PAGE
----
Next, the circuit court noted, but did not explain its reason for so noting, that “when the mortgage was not released, Flagstar Bank still had a valid and active lien on the property based on the re-finance transaction carried out by the [Rileys] wherein they borrowed additional monies from Flagstar Bank to pay off Flagstar Bank.” Again, we are uncertain why the circuit court felt compelled to note this, but regardless, KRS 382.365 did not at the time the facsimile was transmitted, nor does it currently, contain an exception to its provisions concerning penalties to be awarded for a lienholder's failure to release a lien. In other words, the statute did not provide that penalties are unwarranted in the event that the lienholder that failed to release the lien held a subsequent lien on the property. Because the statute provided no such exception, we are not permitted to create one to apply to the present case. Accordingly, to the extent that the circuit court granted a directed verdict on the grounds that Flagstar had another, subsequent, current lien on the property at the time that the facsimile was sent, the circuit court's reasoning was misguided.
The Rileys next argue that the circuit court erred in granting Flagstar's motion for a directed verdict. As we previously mentioned, the facsimile of the letter that was transmitted in this case could have constituted written notice under the 2004 version of KRS 382.365, which was in effect at that time, if the facsimile was actually received by Flagstar. Evidence in the form of a transmittal sheet that Darrell Saunders's fax machine issued to show that the facsimile was successfully sent was introduced at trial. Additionally, Ms. Noell testified that she sent the letter by facsimile to the phone number provided to her by “Edwina” from Flagstar. Evidence was submitted to show that the fax number to which Ms. Noell sent the facsimile was associated with Flagstar, even if it was not associated specifically with Flagstar's lien release department. Furthermore, evidence was introduced to show that Flagstar attempted to release the lien on the date that Ms. Noell sent the letter by facsimile informing Flagstar of its failure to release the lien.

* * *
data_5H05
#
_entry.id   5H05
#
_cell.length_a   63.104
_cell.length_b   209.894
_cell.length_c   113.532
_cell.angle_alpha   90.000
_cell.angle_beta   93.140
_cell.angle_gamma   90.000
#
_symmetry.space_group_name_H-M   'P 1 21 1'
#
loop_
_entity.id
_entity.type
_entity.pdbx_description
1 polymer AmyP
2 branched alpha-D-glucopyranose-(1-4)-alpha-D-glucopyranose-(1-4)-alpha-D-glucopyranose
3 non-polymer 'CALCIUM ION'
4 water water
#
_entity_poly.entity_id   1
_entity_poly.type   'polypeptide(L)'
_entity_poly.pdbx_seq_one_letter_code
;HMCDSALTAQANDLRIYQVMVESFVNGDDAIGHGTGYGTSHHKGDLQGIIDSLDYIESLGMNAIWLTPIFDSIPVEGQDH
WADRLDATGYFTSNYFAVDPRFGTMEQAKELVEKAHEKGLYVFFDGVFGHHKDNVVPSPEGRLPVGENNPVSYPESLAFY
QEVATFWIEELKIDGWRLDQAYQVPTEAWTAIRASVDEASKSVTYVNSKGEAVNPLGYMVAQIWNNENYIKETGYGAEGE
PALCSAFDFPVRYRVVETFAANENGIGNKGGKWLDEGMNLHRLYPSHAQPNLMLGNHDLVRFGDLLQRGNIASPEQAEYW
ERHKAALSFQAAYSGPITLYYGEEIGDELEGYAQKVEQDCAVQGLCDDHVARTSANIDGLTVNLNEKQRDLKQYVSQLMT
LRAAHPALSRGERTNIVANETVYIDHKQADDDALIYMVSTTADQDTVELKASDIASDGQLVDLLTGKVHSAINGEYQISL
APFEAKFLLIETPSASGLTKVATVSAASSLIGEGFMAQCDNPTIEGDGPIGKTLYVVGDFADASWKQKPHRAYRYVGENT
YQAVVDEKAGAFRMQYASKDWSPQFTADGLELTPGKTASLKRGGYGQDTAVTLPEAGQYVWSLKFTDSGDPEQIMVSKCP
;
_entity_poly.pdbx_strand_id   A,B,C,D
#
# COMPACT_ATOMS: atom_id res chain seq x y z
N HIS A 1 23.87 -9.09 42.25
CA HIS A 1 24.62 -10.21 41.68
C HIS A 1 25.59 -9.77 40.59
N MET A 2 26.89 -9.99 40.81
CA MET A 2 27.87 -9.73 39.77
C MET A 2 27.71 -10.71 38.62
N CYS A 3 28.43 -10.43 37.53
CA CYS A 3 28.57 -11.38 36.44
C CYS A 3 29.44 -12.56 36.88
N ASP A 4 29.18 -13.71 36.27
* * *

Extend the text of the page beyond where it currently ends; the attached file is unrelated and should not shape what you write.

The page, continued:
This evidence, when considered together, was sufficient to allow a jury to infer that Flagstar had received the facsimile and that such constituted written notice of its failure to release the lien. Therefore, the circuit court erred in granting Flagstar's directed verdict. This factual determination should have been left for the jury to decide.
We note that the Rileys and Flagstar make arguments for and against, respectively, the application of Kentucky's Uniform Electronic Transactions Act, KRS 369.101 to KRS 369.120, to this case. Specifically, the Rileys argue that, pursuant to this Act, a facsimile transmission is valid and enforceable as “written notice.” Flagstar disagrees. Regardless, because we have held, supra, that under the 2004 version of KRS 382.365, a facsimile transmission, if received by the recipient, constituted “written notice,” we decline to address the parties' arguments concerning the applicability of Kentucky's Uniform Electronic Transactions Act.
The Rileys also argue that the service of their summons and complaint upon Flagstar in the present case should have constituted “written notice.” However, the Rileys did not raise this issue in the prehearing statement filed with this Court. Thus, because they did not raise this issue in their prehearing statement, and they did not timely move this Court for permission to submit additional issues for “good cause shown,” this issue is not properly before this Court. Sallee v. Sallee, 142 S.W.3d 697, 698 (Ky.App.2004) (citing CR 1 76.03(4)(h) and (8)) (internal quotation marks removed).
Flagstar argues in its brief on appeal that a property owner must act in good faith by following up on notice sent to a lienholder to ensure that the lien was, in fact, released. This premise is supported by this Court's decision in Union Planters Bank, N.A., v. Hutson, 210 S.W.3d 163 (Ky.App.2006). However, the determination of whether a party acted in good faith is a question of fact. See Rowan County v. Sloas, 201 S.W.3d 469, 474 (Ky.2006) (discussing Harlow v. Fitzgerald, 457 U.S. 800, 816-18, 102 S.Ct. 2727, 73 L.Ed.2d 396 (1982)). Therefore, this is an issue for a jury to determine in the first instance, not an appellate court.
Accordingly, the order of the Whitley Circuit Court granting Flagstar's motion for a directed verdict is reversed, and this case is remanded for further proceedings consistent with this opinion.